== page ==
EDN Serialization

From slacker 0.4, clojure pr/read is supported. And then in 0.13, EDN becomes default serialization. You can just set content-type as :clj. clojure pr/read has full support on clojure data structures and also easy for debugging. However, it's much slower and verbose than binary format, so you'd better not use it if you have critical performance requirements.

Nippy Serialization

Slacker 0.13 and above has full support for nippy serialization. Remember to add nippy into your classpath and set the content-type as :nippy to use it. Nippy has excellent support for custom types, you can find detailed information on its page.

Your own serialization? No problem!

Typically the built-in serializers could full-fill your need. But if you have special requirements for another serialization, you don't have to send pull request to me. Just look into src/slacker/serialization.clj and add your own multi-method implementation in your code.

Server interceptors

To add custom functions on server, you can define custom interceptors before or after function called.

(definterceptor logging-interceptor
   :before (fn [req] (println (str "calling: " (:fname req))) req))

(start-slacker-server (the-ns 'slapi) 2104
                      :interceptors (interceptors logging-interceptor))

For more information about using interceptors and creating your own interceptors, query the wiki page.

Slacker on HTTP

From 0.4, slacker can be configured to run on HTTP protocol. To enable HTTP transport, just add a :http option to your slacker server:

(start-slacker-server ...
                      :http 4104)

The HTTP url pattern is http://localhost:4104/namespace/function-name.format. Arguments are encoded in format, and posted to server via HTTP body. If you have multiple arguments, you should put them into a clojure vector (for clj format) or javascript array (for json format).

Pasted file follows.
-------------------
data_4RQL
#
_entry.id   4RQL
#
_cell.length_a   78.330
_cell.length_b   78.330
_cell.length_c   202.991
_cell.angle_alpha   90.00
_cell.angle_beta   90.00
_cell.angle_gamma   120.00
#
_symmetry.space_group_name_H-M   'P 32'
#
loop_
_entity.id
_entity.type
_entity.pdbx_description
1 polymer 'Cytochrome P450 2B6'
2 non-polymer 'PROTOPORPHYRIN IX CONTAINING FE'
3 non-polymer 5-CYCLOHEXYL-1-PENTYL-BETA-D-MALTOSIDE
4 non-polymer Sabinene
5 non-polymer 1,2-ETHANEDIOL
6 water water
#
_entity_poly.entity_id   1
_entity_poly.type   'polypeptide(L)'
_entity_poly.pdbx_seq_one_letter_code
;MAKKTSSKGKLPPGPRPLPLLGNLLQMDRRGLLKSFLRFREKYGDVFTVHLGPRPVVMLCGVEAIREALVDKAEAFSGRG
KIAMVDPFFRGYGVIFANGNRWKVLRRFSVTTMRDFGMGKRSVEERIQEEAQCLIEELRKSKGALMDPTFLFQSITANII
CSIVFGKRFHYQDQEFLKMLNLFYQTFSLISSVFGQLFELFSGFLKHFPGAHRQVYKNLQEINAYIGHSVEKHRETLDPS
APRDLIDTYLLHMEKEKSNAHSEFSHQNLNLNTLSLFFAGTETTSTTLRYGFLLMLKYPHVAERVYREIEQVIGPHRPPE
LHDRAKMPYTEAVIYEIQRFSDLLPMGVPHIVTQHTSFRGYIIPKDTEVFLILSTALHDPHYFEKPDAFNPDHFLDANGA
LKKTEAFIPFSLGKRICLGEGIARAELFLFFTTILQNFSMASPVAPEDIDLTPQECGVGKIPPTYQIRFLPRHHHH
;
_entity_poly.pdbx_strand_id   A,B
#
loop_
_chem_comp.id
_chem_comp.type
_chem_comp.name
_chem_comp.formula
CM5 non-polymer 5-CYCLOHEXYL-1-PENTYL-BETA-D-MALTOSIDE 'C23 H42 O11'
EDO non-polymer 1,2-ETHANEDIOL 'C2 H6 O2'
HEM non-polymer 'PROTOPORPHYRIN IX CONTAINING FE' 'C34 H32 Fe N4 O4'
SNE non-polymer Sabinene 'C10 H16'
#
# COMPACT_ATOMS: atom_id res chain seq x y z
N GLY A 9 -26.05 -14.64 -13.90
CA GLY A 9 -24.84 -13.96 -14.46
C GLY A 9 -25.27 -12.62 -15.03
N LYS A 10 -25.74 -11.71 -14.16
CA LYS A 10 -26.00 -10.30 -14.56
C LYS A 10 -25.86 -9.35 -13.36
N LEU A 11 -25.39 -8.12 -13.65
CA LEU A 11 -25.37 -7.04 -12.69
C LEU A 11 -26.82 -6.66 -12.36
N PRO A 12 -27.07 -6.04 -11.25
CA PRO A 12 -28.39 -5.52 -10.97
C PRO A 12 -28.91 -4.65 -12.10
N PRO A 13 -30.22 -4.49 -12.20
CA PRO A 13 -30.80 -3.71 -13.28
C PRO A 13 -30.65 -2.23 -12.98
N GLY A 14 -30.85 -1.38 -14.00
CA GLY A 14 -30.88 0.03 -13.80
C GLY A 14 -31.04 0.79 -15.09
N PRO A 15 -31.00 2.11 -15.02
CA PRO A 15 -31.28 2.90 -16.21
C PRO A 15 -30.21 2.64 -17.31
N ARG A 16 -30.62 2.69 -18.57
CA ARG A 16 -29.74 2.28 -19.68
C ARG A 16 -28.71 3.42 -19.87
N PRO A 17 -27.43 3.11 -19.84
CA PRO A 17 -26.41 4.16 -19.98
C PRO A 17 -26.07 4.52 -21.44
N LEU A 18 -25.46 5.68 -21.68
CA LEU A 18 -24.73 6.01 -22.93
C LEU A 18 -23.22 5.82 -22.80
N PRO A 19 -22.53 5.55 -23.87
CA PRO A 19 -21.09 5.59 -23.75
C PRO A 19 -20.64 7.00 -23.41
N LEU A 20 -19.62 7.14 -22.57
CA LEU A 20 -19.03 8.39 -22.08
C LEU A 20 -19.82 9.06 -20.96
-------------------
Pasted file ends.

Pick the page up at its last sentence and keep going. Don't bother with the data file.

See a curl example:

$ curl -d "[5]" http://localhost:4104/slapi/rand-ints.clj
(38945142 1413770549 1361247669 1899499977 1281637740)

Note that you can only use json or clj as format.

Slacker as a Ring App

You can also use slacker as a ring app with slacker.server/slacker-ring-app. The ring app is fully compatible with ring spec. So it could be deployed on any ring adapter.

(use 'slacker.server)
(use 'ring.adapter.jetty)

(run-jetty (slacker-ring-app (the-ns 'slapi))  {:port 8080})

The url pattern of this ring app is same as slacker's built-in http module.

Access Control List

Slacker 0.7 supports IP based access control list (ACL). Consult wiki page for the ACL rule DSL.

Custom client on function call

One issue with previous version of slacker is you have to define a remote function with a slacker client, then call this function with that client always. This is inflexible.

From 0.10.3, we added a macro with-slackerc to isolate local function facade and a specific client. You can call the function with any slacker client.

;; conn0 and conn1 are two slacker clients

(defn-remote conn0 timestamp)

;; call the function with conn0

;; call the function with conn1
(with-slackerc conn1

Note that you have ensure that the function you call is also available to the client. Otherwise, there will be a not-found exception raised.

API Documentation

API docs


To test performance, just start an example server with lein run -m slacker.example.server.

Then run the performance test script: lein exec -p scripts/performance-test.clj 200000 50. This will run 200,000 calls with 50 threads.

Tested on my working desktop (DELL optiplex 760, Intel(R) Core(TM)2 Duo CPU E7400 @ 2.80GHz, 8G memory), without any special JVM optimization. 200,000 calls with 50 threads is completed in 21923.806054 msecs, which means slacker could handle more than 9000 calls per second on this machine.

Change logs

See wiki page


Copyright (C) 2011-2015 Sun Ning

Distributed under the Eclipse Public License, the same as Clojure.